This is chapter $4$ exercise $25.b$ of Walter Rudin's Principles of Mathematical Analysis, this problem has occupied my mind for a long time, and I haven't been able to solve it, I would like to see an answer to this question.
Thanks.
This is chapter $4$ exercise $25.b$ of Walter Rudin's Principles of Mathematical Analysis, this problem has occupied my mind for a long time, and I haven't been able to solve it, I would like to see an answer to this question.
Thanks.
Hint: Let $a_n$ be the fractional part of $n\alpha$. This is $n\alpha-\lfloor n\alpha\rfloor$.
Note that because $\alpha$ is irrational, the $a_n$ are all distinct.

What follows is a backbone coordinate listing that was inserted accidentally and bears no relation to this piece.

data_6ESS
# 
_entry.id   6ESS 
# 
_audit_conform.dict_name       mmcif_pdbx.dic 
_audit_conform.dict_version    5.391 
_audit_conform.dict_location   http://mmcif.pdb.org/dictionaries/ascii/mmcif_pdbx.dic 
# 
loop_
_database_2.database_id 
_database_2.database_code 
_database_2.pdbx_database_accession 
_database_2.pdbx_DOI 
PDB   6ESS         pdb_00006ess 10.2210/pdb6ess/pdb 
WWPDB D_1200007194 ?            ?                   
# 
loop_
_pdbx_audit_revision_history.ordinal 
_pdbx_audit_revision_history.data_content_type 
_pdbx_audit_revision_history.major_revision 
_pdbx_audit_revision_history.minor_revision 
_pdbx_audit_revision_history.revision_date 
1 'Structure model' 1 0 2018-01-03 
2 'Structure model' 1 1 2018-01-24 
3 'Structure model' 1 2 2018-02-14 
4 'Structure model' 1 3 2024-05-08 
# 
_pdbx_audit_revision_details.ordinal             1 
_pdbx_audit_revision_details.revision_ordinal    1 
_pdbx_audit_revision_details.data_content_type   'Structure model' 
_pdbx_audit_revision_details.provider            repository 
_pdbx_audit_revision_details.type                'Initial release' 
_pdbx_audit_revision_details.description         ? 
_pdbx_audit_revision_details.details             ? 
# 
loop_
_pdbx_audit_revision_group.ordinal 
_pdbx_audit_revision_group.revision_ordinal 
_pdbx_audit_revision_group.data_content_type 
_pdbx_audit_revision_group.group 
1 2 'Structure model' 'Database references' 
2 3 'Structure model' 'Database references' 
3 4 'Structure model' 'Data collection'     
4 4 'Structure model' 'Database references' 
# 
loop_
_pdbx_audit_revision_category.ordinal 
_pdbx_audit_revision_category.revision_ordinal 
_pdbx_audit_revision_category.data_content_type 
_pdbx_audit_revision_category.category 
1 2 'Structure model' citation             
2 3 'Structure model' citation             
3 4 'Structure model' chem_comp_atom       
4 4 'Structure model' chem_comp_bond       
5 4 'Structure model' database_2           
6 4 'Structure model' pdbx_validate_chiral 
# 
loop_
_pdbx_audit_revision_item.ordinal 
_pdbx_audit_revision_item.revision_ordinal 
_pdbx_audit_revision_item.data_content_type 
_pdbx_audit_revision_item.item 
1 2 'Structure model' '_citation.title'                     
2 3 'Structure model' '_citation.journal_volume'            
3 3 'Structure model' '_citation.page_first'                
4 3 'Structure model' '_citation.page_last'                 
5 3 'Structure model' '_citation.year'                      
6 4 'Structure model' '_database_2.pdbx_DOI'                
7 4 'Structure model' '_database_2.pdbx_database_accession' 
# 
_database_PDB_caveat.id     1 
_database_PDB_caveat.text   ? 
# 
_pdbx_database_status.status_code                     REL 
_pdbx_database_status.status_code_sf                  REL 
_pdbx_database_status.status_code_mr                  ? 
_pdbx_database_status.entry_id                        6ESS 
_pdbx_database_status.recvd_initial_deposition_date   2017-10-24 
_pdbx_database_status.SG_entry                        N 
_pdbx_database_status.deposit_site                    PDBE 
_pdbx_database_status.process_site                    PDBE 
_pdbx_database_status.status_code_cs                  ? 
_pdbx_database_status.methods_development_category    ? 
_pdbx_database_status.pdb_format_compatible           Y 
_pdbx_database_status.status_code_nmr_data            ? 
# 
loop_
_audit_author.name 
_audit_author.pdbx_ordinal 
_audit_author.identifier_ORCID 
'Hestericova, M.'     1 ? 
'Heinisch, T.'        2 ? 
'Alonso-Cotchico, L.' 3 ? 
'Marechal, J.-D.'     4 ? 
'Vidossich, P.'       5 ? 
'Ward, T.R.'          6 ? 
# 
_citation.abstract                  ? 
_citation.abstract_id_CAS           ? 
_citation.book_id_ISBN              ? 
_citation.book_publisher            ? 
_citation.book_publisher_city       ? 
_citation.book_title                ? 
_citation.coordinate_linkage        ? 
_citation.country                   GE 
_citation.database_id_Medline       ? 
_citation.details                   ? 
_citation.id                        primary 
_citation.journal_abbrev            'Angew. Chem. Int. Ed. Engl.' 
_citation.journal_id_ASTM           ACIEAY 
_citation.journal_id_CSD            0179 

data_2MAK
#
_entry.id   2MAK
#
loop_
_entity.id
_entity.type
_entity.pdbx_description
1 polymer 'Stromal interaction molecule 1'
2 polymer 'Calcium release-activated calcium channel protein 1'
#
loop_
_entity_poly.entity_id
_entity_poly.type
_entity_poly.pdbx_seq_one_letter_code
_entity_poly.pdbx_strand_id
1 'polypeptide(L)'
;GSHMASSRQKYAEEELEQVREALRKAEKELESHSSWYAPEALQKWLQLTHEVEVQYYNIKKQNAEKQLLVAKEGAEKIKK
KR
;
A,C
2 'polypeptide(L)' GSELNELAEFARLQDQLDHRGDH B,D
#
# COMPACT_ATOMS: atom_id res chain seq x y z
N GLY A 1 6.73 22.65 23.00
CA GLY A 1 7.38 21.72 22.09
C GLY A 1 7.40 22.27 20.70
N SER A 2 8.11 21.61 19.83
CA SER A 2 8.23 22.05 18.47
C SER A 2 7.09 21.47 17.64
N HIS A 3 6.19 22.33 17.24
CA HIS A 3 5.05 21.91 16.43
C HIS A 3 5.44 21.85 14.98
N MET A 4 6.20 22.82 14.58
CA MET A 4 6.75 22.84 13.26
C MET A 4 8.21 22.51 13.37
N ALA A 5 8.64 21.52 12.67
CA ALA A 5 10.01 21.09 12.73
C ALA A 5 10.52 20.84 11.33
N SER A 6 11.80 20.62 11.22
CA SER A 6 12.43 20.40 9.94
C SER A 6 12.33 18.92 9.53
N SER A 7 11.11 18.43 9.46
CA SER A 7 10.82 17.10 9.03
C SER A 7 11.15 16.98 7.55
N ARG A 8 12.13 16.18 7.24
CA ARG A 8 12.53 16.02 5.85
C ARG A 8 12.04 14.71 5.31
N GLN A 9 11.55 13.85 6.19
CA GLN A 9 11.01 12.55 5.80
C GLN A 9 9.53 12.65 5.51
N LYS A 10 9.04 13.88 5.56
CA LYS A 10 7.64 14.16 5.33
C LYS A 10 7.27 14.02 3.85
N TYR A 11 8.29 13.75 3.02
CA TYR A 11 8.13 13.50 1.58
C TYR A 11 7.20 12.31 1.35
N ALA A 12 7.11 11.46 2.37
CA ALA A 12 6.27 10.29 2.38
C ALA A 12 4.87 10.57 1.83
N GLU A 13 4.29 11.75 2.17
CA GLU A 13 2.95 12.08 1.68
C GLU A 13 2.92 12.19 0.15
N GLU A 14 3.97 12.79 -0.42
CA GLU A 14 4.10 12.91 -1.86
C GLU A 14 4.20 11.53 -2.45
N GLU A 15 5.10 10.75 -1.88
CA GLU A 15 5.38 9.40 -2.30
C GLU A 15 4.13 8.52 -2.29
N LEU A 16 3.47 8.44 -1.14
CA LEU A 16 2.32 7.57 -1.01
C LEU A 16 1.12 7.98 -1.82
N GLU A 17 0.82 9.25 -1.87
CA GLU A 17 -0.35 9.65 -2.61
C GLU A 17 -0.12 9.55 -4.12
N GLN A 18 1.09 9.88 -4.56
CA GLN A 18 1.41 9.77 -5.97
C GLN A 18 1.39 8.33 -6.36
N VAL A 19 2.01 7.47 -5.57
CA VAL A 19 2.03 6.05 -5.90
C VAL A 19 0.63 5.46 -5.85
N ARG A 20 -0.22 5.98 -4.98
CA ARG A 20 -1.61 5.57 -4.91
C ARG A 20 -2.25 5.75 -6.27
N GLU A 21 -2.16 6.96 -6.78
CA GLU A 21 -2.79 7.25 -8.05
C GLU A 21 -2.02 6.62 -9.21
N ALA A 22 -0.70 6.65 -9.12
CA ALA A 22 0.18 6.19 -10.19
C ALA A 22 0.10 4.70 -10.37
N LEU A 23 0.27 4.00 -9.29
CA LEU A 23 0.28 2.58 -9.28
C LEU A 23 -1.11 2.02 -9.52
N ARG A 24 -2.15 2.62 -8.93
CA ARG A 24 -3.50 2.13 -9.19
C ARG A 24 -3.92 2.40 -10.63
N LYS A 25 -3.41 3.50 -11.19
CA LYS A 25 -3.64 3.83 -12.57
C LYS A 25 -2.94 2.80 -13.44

Therefore for any $\epsilon\gt 0$, there exist distinct $m$ and $n$ such that $|a_m-a_n|\lt \epsilon$. (There is still some work to do.)
Here's one relatively straightforward approach to it: By a simplified version of Hurwitz's theorem, there's are infinitely many rationals $m/n$ with $\left|\alpha-\dfrac{m}{n}\right|\leq \dfrac{1}{n^2}$; multiplying by $n$ we have $\left|n\alpha-m\right|\leq \dfrac{1}{n}$ - or, defining $\beta\equiv\left|n\alpha-m\right|$, $\beta\leq\dfrac{1}{n}$. Letting $q=\left\lfloor\dfrac{1}{\beta}\right\rfloor$, the $q$ numbers $\beta, 2\beta, \ldots, q\beta$ - each of which is of the form $a\alpha+b$ for some $a, b\in\mathbb{Z}$ - then provide a cover of $(0..1)$ to 'resolution' $\frac{1}{n}$; by translation we then get the density in $\mathbb{Z}$.